Legends of Country is an indiepop album with country stylings - twangy guitars, sighing pedal steel, delicate Chet Atkins-style finger-picking - from Jof Owen, formerly of The Boy Least Likely To. It’s a very English, affectionate and all-embracing take on the whole country movement, the title track heading for Whitstable rather than Nashville and reeling out a list of sorta-country influences, including Willie and Waylon, Little House On The Prairie and “the myth of Stagger Lee”.
The themes are mature, like the best of country. The wistful ‘Forty In The Spring’ acknowledges the ageing process, though not without caveats (“I never grew up, I just got older”) while ‘The Saturday Dads’ is a sad meditation from a divorced dad talking his son to the park. Throughout, there’s a sense of opportunities and youth pissed away, including, on ‘It’s A Long Way Back From A Dream’, the tale of darts ace Richie Burnett, who went from Frimley Green world champion to dole and divorce in the Rhondda Valley as a result of his arrows obsession.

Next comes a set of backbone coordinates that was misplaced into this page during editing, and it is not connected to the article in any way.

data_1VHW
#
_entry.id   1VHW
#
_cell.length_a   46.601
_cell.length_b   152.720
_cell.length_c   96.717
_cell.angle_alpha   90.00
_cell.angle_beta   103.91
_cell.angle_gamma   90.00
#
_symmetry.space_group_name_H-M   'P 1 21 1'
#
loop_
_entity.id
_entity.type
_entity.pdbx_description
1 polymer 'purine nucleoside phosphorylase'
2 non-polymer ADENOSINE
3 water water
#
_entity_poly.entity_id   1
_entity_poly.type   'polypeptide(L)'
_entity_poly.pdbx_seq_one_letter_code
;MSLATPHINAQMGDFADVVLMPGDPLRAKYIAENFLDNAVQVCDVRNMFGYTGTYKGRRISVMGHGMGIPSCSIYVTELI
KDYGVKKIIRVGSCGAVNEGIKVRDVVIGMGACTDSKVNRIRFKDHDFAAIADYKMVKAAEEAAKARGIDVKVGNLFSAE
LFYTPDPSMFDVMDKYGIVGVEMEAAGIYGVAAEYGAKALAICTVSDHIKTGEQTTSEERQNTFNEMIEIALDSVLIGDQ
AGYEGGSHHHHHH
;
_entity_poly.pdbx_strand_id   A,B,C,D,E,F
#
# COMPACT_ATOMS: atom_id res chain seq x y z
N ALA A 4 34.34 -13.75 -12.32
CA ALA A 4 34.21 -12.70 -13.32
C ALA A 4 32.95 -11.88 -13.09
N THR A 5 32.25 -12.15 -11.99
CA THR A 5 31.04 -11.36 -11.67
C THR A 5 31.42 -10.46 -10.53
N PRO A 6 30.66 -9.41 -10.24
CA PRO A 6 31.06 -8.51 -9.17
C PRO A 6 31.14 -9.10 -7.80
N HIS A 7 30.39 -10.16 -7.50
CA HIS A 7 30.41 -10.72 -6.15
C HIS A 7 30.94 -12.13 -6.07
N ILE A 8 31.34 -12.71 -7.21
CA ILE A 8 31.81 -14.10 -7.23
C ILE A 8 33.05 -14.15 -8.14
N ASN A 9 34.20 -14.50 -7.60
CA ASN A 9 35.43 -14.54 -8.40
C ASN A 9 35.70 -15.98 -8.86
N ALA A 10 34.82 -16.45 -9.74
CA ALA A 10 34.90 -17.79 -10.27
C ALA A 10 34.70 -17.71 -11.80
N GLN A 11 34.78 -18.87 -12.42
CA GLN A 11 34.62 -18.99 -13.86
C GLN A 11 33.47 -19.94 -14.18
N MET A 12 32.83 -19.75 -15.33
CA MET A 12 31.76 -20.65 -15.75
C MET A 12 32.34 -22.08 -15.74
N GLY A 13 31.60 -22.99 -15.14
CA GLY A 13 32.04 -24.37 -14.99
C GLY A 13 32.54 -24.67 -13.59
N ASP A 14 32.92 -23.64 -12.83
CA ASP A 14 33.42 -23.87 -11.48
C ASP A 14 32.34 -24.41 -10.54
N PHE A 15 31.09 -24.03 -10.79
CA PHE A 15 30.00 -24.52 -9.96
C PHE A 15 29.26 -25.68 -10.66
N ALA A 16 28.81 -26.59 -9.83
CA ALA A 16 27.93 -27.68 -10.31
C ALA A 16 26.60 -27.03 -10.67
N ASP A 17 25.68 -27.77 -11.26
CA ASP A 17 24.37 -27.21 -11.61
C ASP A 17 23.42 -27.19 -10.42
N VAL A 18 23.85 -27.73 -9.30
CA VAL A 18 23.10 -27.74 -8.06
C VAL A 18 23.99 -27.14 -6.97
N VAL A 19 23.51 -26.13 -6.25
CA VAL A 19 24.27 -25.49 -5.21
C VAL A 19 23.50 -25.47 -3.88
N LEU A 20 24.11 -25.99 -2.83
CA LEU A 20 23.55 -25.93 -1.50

As you’d expect though from half of The Boy Least Likely To, there are fine tunes and smart words. ‘Turn To Dolly’, co-written with his former TBLLT partner Pete Hobbs, confesses his youthful dependence on country music and a roll call of female superheroes (from Dolly Parton and Buffy Summers to Amelia Fletcher and Kathleen Hanna) while ‘As Country As They Come’ is spicy Tex-Mex and ‘Jelly And Jam’ is indiepop gold, wearing its country duds lightly. It’s no album for purists but, for those whose stetson sports a Pastels badge, it’s inspired, thought-provoking pop and a serious amount of fun.